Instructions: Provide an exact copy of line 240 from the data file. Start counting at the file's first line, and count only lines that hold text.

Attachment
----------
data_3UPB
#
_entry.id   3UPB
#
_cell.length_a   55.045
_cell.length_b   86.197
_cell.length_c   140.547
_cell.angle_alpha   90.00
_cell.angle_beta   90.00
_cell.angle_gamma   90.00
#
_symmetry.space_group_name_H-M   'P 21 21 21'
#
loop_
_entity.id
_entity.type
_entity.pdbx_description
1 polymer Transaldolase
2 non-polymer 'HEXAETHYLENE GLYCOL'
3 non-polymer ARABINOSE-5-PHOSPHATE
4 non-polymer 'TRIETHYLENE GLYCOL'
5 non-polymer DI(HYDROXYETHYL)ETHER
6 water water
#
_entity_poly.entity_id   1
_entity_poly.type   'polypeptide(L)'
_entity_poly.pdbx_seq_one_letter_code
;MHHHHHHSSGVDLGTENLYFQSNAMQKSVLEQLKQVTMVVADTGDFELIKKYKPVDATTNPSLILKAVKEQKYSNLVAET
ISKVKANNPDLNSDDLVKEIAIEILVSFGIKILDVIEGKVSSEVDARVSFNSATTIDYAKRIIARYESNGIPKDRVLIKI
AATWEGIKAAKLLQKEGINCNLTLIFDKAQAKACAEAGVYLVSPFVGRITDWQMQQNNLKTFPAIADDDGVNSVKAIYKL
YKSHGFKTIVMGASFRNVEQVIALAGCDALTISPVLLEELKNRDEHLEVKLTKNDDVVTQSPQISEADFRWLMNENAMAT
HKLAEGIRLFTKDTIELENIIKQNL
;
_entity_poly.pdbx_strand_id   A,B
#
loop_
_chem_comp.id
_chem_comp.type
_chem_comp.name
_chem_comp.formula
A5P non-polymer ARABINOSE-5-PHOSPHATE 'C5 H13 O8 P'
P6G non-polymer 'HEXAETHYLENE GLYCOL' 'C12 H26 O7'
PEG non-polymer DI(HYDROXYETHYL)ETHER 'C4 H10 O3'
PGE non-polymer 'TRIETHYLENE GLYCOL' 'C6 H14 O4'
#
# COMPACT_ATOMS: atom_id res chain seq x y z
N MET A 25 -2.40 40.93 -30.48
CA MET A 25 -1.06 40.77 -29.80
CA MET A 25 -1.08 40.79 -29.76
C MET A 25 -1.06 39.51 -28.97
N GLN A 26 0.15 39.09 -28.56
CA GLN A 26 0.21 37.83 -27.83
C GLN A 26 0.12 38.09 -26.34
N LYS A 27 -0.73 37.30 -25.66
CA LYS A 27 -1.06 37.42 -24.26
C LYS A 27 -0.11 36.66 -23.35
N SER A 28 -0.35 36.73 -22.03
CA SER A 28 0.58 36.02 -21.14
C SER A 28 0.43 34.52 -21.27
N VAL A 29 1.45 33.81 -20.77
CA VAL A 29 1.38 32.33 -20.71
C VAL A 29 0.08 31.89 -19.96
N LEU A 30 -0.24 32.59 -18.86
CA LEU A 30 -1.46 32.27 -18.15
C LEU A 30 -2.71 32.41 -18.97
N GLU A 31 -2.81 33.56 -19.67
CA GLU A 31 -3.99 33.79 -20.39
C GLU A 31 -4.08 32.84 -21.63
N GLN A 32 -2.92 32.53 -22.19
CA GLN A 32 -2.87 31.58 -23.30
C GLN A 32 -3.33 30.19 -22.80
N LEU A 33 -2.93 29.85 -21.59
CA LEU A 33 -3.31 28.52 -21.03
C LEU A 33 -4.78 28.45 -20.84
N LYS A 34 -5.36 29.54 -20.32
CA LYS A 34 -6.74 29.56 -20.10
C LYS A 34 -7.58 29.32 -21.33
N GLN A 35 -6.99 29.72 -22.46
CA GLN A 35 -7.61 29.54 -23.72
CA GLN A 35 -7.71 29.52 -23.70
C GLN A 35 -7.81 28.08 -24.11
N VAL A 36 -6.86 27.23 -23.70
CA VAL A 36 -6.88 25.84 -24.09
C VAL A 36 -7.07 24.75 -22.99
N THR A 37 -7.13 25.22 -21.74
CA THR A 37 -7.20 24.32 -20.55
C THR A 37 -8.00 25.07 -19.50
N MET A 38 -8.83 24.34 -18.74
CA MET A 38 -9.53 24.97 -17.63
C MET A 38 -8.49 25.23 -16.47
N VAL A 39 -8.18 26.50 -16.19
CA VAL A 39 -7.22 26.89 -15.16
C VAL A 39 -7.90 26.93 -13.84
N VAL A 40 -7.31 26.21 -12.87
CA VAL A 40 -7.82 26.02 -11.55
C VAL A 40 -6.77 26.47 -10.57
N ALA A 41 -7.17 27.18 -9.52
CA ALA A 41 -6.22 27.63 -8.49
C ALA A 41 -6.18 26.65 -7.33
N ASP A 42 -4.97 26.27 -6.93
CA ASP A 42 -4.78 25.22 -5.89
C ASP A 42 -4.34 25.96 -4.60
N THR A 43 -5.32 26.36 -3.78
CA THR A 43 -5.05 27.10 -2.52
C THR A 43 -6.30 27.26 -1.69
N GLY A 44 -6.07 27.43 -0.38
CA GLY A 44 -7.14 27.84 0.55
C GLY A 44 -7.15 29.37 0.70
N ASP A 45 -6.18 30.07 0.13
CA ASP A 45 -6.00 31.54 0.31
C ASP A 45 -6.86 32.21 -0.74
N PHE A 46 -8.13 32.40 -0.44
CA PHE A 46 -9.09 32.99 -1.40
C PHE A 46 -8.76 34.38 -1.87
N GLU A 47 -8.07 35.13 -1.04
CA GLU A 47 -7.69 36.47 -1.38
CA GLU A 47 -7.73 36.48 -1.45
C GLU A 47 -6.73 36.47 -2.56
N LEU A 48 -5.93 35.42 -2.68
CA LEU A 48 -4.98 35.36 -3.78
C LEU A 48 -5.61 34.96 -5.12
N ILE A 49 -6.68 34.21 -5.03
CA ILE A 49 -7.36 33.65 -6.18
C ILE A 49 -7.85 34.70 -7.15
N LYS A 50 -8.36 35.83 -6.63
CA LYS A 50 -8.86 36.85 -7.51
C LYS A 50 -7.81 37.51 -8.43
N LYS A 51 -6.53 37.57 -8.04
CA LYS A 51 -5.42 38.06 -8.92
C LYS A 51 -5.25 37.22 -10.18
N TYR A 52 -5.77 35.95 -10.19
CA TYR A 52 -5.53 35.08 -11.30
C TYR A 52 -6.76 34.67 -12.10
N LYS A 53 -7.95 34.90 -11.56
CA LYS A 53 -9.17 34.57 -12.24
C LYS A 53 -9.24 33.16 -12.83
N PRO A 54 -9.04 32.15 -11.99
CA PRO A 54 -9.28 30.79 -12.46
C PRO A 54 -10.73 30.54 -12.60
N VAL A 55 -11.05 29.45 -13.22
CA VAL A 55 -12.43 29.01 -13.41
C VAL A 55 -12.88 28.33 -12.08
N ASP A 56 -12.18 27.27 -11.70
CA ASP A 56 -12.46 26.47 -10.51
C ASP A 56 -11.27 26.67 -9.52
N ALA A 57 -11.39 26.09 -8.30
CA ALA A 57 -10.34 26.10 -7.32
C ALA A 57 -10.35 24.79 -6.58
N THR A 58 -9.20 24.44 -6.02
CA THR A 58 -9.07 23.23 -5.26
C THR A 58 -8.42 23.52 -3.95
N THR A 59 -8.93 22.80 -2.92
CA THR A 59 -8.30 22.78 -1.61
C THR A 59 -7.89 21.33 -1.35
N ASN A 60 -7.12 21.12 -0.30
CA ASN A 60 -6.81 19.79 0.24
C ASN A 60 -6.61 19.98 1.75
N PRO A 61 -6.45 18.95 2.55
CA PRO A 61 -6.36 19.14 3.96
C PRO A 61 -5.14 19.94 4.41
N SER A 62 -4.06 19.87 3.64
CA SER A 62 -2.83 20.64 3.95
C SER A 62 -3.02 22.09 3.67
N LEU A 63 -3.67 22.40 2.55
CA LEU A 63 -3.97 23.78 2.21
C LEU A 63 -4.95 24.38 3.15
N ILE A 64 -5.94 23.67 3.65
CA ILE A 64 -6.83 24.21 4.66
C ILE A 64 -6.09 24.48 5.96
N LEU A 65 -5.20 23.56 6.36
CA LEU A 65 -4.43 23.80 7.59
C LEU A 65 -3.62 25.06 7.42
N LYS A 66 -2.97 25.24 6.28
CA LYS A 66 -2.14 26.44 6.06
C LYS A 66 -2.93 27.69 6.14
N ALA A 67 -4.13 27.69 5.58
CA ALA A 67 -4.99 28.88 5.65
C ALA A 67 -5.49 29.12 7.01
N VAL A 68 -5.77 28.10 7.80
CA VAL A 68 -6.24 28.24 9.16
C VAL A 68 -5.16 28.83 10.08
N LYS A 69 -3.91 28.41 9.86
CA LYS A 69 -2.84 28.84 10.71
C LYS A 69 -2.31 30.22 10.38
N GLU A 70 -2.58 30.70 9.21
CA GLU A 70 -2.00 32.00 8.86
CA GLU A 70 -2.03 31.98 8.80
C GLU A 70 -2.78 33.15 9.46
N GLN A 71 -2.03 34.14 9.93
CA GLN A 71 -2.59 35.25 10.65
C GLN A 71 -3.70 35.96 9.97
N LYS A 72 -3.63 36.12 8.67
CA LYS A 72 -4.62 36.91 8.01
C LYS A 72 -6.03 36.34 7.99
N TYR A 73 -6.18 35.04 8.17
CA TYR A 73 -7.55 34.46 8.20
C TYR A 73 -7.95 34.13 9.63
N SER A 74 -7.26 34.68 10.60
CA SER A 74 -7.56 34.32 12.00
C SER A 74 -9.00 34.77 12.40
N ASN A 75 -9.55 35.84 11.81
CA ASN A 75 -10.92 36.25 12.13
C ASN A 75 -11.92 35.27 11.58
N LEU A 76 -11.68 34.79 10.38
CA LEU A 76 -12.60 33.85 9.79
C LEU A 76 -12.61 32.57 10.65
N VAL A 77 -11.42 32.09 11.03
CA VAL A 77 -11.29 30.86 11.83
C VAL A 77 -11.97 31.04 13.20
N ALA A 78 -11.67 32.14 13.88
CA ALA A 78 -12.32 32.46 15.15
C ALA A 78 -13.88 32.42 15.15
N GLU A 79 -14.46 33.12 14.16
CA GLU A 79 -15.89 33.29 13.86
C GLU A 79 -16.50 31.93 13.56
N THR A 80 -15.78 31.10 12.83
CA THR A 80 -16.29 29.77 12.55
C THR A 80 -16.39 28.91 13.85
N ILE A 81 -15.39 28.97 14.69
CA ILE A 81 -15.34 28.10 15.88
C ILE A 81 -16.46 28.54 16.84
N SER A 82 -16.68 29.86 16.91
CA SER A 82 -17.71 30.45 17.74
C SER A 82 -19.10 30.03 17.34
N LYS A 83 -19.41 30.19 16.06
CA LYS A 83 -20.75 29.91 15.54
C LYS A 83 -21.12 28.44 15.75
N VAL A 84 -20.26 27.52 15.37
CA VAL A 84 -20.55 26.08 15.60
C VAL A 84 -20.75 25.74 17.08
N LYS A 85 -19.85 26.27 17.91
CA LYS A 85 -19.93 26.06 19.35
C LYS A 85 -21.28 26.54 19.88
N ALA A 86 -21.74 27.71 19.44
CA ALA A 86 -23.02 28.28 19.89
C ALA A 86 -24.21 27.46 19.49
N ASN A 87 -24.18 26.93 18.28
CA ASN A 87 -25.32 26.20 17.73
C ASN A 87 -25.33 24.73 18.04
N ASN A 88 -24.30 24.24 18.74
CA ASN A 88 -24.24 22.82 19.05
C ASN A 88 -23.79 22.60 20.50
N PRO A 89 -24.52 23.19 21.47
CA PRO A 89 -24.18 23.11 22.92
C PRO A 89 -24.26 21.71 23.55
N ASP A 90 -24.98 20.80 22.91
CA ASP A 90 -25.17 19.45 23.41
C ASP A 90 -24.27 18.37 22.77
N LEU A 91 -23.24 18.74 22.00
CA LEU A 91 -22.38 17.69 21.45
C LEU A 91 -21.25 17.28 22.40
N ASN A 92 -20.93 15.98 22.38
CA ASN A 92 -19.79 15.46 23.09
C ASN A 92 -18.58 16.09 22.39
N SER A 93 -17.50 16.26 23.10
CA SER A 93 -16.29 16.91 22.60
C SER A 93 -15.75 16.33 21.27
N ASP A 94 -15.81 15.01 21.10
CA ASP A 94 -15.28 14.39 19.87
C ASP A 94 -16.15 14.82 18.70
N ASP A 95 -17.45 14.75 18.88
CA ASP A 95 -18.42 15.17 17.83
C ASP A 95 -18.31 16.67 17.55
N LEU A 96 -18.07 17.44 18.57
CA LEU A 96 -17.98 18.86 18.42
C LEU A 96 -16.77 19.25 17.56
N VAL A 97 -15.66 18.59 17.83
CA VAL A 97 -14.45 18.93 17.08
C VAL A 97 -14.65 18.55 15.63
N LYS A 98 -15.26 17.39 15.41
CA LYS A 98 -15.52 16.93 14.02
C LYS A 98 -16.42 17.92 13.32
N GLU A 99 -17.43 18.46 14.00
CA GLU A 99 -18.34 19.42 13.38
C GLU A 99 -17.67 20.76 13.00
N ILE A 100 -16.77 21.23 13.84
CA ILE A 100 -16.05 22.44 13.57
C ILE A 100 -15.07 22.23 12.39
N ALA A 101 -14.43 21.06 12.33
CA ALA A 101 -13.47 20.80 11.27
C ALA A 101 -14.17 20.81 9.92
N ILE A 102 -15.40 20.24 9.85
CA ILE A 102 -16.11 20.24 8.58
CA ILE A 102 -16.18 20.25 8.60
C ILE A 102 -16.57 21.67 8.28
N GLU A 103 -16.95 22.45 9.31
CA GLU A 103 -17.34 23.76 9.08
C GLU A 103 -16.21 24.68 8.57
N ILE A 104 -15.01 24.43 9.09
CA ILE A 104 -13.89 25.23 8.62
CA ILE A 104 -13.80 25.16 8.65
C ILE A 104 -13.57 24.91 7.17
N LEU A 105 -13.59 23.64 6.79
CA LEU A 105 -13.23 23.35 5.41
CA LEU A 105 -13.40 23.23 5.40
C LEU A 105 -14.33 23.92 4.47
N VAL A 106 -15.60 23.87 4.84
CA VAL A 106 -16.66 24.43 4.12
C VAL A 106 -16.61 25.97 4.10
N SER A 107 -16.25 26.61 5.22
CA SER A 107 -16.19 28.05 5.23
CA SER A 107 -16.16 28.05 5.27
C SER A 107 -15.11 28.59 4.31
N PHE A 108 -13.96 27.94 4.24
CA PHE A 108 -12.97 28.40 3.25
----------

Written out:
N ASN A 88 -24.30 24.24 18.74